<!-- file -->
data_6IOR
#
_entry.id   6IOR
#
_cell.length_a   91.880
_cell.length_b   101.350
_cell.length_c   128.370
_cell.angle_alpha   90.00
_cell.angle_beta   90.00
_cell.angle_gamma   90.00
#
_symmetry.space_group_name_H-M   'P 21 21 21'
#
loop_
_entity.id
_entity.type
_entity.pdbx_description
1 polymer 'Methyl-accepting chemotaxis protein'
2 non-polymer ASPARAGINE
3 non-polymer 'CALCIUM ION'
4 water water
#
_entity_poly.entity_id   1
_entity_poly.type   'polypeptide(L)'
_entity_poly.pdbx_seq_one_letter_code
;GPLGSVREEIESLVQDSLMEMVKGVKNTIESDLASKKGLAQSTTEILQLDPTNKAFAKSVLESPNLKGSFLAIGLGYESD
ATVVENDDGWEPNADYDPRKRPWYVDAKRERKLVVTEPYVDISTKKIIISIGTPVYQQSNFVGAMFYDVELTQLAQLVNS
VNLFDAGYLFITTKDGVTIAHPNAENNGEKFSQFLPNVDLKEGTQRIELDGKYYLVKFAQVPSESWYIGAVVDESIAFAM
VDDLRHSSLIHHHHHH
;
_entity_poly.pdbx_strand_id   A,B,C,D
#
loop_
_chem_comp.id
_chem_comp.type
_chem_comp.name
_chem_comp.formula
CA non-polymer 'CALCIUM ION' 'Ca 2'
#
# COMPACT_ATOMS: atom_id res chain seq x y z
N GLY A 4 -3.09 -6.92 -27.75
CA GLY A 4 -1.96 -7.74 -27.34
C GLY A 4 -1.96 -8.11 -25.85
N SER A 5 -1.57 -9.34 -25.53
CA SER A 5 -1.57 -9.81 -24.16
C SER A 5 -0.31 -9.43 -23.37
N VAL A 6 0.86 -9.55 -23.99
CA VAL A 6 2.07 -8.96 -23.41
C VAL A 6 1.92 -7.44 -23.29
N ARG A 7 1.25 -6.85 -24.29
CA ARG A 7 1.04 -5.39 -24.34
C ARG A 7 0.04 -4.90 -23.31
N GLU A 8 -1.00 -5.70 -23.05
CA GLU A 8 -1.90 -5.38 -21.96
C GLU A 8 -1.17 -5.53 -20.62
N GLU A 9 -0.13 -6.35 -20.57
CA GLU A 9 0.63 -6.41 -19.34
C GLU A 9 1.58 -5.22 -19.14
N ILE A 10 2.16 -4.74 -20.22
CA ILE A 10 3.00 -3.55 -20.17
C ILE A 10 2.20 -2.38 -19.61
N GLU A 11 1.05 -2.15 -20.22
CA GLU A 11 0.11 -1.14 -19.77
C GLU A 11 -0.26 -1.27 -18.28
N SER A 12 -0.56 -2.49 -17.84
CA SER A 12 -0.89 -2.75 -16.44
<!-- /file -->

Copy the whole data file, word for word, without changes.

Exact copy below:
data_6IOR
#
_entry.id   6IOR
#
_cell.length_a   91.880
_cell.length_b   101.350
_cell.length_c   128.370
_cell.angle_alpha   90.00
_cell.angle_beta   90.00
_cell.angle_gamma   90.00
#
_symmetry.space_group_name_H-M   'P 21 21 21'
#
loop_
_entity.id
_entity.type
_entity.pdbx_description
1 polymer 'Methyl-accepting chemotaxis protein'
2 non-polymer ASPARAGINE
3 non-polymer 'CALCIUM ION'
4 water water
#
_entity_poly.entity_id   1
_entity_poly.type   'polypeptide(L)'
_entity_poly.pdbx_seq_one_letter_code
;GPLGSVREEIESLVQDSLMEMVKGVKNTIESDLASKKGLAQSTTEILQLDPTNKAFAKSVLESPNLKGSFLAIGLGYESD
ATVVENDDGWEPNADYDPRKRPWYVDAKRERKLVVTEPYVDISTKKIIISIGTPVYQQSNFVGAMFYDVELTQLAQLVNS
VNLFDAGYLFITTKDGVTIAHPNAENNGEKFSQFLPNVDLKEGTQRIELDGKYYLVKFAQVPSESWYIGAVVDESIAFAM
VDDLRHSSLIHHHHHH
;
_entity_poly.pdbx_strand_id   A,B,C,D
#
loop_
_chem_comp.id
_chem_comp.type
_chem_comp.name
_chem_comp.formula
CA non-polymer 'CALCIUM ION' 'Ca 2'
#
# COMPACT_ATOMS: atom_id res chain seq x y z
N GLY A 4 -3.09 -6.92 -27.75
CA GLY A 4 -1.96 -7.74 -27.34
C GLY A 4 -1.96 -8.11 -25.85
N SER A 5 -1.57 -9.34 -25.53
CA SER A 5 -1.57 -9.81 -24.16
C SER A 5 -0.31 -9.43 -23.37
N VAL A 6 0.86 -9.55 -23.99
CA VAL A 6 2.07 -8.96 -23.41
C VAL A 6 1.92 -7.44 -23.29
N ARG A 7 1.25 -6.85 -24.29
CA ARG A 7 1.04 -5.39 -24.34
C ARG A 7 0.04 -4.90 -23.31
N GLU A 8 -1.00 -5.70 -23.05
CA GLU A 8 -1.90 -5.38 -21.96
C GLU A 8 -1.17 -5.53 -20.62
N GLU A 9 -0.13 -6.35 -20.57
CA GLU A 9 0.63 -6.41 -19.34
C GLU A 9 1.58 -5.22 -19.14
N ILE A 10 2.16 -4.74 -20.22
CA ILE A 10 3.00 -3.55 -20.17
C ILE A 10 2.20 -2.38 -19.61
N GLU A 11 1.05 -2.15 -20.22
CA GLU A 11 0.11 -1.14 -19.77
C GLU A 11 -0.26 -1.27 -18.28
N SER A 12 -0.56 -2.49 -17.84
CA SER A 12 -0.89 -2.75 -16.44